The landmark Cycling Independent Reform Commission (Circ) Report has heavily criticised the sport’s leadership during the 1990s and 2000s in its 227-page report. Whilst it broadly cleared the International Cycling Union bosses of ‘outright corruption’ it pulls no punches when it comes to highlighting a damning range of failings including the effective turning of a blind eye to all but the most serious of doping offences. The report, compiled at a cost of over £2m by chairman Dr Dick Marty and two vice-chairs – Professor Ulrich Haas and Peter Nicholson – specifically highlights preferential treatment of Lance Armstrong.
Other findings, the result of interviews with over 170 people including riders and anti-doping experts, included the fact that the use of ‘weight-loss drugs, experimental medicine and powerful painkillers’ is widespread, that doping in amateur cycling remains ‘endemic’ and that other, non-drug related, forms of cheating relating to equipment is still on the rise.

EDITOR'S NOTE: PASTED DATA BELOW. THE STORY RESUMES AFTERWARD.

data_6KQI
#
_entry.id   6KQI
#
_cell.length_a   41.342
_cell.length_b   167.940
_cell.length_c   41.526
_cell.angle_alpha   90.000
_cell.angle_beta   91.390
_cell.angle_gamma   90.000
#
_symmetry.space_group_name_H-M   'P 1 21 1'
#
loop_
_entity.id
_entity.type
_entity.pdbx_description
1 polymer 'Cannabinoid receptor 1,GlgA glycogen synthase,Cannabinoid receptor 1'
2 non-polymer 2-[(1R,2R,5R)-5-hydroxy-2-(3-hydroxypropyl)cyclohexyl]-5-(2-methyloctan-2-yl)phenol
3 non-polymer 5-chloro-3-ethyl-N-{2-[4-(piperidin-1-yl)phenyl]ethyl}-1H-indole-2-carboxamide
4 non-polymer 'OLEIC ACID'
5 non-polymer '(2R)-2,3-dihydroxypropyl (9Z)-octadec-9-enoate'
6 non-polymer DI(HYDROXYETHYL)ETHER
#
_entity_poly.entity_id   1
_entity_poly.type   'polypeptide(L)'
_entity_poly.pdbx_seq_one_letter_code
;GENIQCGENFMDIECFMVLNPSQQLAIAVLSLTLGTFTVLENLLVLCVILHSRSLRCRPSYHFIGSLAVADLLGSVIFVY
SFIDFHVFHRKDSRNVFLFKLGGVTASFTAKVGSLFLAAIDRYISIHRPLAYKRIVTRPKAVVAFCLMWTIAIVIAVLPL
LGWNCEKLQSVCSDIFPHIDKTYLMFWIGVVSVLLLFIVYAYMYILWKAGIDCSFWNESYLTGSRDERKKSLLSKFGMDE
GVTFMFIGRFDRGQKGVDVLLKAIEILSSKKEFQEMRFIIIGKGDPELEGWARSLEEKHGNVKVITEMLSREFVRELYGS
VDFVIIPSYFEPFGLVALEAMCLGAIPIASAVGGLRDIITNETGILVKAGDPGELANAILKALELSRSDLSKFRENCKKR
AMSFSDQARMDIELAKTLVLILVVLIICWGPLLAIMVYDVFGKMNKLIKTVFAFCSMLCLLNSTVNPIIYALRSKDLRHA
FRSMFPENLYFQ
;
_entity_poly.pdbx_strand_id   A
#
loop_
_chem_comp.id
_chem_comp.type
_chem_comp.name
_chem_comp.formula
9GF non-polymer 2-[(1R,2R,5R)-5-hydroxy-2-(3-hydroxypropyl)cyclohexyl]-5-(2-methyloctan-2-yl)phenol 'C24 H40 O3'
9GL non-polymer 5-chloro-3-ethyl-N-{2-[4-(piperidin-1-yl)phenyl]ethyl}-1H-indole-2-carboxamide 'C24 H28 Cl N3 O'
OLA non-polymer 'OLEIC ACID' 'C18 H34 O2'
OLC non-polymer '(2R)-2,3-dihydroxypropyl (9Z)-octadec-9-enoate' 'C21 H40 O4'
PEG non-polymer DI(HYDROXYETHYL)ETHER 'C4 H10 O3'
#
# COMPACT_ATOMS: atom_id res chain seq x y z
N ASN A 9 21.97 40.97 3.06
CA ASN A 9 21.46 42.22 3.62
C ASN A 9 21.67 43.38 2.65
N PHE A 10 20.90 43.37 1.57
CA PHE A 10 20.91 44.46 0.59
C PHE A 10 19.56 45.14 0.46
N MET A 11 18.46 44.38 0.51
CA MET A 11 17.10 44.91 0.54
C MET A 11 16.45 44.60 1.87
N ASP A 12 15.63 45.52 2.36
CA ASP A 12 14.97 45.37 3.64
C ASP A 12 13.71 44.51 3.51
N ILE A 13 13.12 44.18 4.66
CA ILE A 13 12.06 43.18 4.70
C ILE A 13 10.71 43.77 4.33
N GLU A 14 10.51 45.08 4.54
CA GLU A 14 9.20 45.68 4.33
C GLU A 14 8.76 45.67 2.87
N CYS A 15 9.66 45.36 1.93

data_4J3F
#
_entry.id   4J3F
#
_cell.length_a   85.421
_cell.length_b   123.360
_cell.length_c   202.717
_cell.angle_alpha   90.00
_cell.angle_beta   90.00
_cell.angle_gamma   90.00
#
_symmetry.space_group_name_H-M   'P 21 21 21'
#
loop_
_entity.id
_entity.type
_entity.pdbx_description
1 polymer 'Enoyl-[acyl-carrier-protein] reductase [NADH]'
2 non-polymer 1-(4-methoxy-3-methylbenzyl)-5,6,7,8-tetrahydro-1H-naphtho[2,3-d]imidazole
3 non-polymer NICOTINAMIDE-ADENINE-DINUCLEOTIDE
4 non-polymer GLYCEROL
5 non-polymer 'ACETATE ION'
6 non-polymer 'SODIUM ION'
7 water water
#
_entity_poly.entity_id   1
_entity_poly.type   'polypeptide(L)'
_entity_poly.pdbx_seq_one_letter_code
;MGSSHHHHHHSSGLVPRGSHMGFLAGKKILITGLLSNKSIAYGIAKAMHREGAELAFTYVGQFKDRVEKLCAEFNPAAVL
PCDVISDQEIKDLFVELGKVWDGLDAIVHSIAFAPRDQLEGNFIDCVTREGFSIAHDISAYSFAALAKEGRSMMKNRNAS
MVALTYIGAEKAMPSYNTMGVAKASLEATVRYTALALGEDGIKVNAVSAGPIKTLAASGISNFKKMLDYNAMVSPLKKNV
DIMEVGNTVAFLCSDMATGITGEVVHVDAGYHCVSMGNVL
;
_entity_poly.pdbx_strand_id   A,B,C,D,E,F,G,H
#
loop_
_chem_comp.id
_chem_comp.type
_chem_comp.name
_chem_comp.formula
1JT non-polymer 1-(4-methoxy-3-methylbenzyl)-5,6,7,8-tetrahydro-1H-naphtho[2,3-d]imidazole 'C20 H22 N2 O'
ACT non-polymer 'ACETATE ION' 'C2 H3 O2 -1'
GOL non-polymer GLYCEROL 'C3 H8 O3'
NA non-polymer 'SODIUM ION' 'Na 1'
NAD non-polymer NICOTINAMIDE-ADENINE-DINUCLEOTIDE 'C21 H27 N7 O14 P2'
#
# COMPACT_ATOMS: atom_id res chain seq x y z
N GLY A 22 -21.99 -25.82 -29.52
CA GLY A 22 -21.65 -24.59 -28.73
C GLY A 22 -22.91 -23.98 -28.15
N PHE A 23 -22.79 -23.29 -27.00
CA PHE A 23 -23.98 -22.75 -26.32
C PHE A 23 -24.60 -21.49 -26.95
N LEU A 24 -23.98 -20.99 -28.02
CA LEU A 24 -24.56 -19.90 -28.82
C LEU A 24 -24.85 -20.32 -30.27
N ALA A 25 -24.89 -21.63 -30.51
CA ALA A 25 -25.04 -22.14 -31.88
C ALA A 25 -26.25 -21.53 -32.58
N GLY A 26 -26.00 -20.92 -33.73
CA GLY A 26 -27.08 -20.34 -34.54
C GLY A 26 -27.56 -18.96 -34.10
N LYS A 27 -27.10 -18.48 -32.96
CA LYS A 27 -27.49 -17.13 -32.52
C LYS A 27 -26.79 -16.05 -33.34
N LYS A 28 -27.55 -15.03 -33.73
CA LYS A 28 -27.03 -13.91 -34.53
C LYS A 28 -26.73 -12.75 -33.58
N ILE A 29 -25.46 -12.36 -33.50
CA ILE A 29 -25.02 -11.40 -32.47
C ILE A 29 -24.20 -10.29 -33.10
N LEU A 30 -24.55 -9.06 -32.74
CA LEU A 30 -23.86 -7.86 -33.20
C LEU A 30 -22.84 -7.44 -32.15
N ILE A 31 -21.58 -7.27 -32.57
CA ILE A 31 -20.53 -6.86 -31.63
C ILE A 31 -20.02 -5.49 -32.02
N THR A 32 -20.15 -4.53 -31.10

The current UCI president Brian Cookson, who took office in 2013 largely on a clean-sweep and zero-tolerance ticket, responded to the report by saying, ‘It is clear that in the past the UCI suffered severely from a lack of good governance with individuals taking crucial decisions alone. Many (of these decisions) undermined anti-doping efforts; put the UCI in an extraordinary position of proximity to certain riders; and wasted a lot of its time and resources in open conflict with organisations such as the World Anti-Doping Agency (Wada) and US Anti-Doping Agency (Usada).’
The full Cycling Independent Reform Commission Report can be read here.